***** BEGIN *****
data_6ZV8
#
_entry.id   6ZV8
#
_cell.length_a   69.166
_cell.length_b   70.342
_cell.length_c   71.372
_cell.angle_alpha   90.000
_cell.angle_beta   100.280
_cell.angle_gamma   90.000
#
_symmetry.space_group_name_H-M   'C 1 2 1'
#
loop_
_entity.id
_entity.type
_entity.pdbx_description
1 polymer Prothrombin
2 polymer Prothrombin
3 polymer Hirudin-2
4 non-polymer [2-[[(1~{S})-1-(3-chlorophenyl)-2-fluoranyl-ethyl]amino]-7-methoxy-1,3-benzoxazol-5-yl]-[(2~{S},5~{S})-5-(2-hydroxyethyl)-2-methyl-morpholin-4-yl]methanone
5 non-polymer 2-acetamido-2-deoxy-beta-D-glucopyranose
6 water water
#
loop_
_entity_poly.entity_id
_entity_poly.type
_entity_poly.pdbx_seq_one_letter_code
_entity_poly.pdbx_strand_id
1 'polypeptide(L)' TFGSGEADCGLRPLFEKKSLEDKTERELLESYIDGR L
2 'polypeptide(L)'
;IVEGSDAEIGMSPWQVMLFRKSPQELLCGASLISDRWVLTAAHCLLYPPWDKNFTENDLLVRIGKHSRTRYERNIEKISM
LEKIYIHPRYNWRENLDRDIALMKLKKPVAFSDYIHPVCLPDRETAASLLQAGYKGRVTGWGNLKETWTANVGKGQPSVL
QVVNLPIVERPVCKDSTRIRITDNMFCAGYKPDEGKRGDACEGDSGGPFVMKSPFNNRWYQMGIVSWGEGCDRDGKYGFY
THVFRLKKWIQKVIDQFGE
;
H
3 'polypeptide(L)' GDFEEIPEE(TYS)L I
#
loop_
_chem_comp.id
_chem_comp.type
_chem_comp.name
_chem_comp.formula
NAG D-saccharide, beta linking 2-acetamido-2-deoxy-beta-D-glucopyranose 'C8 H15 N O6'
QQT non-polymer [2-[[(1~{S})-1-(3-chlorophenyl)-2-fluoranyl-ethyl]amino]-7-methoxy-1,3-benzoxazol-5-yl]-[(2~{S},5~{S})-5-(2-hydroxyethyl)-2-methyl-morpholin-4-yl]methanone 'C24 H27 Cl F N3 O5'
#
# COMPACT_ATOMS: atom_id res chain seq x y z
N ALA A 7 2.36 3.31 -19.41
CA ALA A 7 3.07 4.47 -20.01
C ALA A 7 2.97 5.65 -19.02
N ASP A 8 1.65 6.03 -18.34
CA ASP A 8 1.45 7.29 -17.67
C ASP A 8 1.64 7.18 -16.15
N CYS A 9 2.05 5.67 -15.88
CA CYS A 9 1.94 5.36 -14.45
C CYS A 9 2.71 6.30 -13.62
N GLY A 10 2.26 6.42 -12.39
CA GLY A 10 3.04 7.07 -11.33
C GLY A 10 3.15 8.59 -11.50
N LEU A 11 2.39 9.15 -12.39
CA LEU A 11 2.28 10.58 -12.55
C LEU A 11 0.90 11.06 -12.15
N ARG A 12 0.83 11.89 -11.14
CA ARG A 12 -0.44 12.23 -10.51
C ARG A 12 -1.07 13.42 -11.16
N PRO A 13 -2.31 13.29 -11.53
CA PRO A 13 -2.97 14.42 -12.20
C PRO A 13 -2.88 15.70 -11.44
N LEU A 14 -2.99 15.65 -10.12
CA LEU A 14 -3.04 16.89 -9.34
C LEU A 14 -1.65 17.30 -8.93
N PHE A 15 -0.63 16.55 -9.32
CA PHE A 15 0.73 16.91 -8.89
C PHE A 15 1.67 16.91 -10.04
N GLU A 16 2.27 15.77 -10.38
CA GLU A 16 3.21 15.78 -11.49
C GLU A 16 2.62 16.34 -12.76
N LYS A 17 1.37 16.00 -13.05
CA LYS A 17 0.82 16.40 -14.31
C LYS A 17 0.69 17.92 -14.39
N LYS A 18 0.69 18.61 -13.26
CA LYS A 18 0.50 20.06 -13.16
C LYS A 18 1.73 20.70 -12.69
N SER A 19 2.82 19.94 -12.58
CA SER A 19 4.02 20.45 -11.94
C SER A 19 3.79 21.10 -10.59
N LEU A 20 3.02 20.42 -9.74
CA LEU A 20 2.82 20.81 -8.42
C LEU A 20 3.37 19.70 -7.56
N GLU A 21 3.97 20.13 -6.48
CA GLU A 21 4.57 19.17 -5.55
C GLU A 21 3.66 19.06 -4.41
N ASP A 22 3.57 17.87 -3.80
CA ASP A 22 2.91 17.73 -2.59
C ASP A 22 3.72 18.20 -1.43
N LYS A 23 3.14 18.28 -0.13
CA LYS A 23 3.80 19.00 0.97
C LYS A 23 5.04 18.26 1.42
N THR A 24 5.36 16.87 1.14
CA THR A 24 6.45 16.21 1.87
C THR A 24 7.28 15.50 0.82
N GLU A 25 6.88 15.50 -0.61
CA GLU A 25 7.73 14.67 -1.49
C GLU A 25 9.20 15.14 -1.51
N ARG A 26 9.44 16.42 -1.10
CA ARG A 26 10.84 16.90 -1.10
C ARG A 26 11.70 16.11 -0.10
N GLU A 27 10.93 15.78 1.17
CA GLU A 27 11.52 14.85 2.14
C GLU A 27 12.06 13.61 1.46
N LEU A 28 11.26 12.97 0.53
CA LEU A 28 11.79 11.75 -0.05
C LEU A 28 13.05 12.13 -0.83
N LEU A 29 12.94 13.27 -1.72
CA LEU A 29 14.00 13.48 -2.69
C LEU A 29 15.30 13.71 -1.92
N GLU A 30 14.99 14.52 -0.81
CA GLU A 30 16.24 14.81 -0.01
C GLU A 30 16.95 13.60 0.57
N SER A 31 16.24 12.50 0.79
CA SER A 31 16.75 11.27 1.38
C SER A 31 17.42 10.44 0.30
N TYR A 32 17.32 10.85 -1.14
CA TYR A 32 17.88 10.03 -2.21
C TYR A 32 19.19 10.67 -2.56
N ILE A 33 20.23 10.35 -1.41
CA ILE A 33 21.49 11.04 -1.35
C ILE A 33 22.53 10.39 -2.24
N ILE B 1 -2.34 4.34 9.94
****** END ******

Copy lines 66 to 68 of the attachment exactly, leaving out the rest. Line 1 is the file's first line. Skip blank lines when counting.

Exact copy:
C ARG A 12 -1.07 13.42 -11.16
N PRO A 13 -2.31 13.29 -11.53
CA PRO A 13 -2.97 14.42 -12.20